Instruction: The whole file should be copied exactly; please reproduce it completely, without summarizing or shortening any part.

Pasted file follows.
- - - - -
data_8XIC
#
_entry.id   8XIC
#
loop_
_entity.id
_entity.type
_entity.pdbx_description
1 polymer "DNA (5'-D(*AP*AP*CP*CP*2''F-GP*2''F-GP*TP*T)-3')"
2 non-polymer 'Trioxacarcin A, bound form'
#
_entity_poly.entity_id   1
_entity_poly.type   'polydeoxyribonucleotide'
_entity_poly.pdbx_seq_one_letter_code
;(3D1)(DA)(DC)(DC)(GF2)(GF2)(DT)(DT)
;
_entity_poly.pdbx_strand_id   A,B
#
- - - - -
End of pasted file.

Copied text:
data_8XIC
#
_entry.id   8XIC
#
loop_
_entity.id
_entity.type
_entity.pdbx_description
1 polymer "DNA (5'-D(*AP*AP*CP*CP*2''F-GP*2''F-GP*TP*T)-3')"
2 non-polymer 'Trioxacarcin A, bound form'
#
_entity_poly.entity_id   1
_entity_poly.type   'polydeoxyribonucleotide'
_entity_poly.pdbx_seq_one_letter_code
;(3D1)(DA)(DC)(DC)(GF2)(GF2)(DT)(DT)
;
_entity_poly.pdbx_strand_id   A,B
#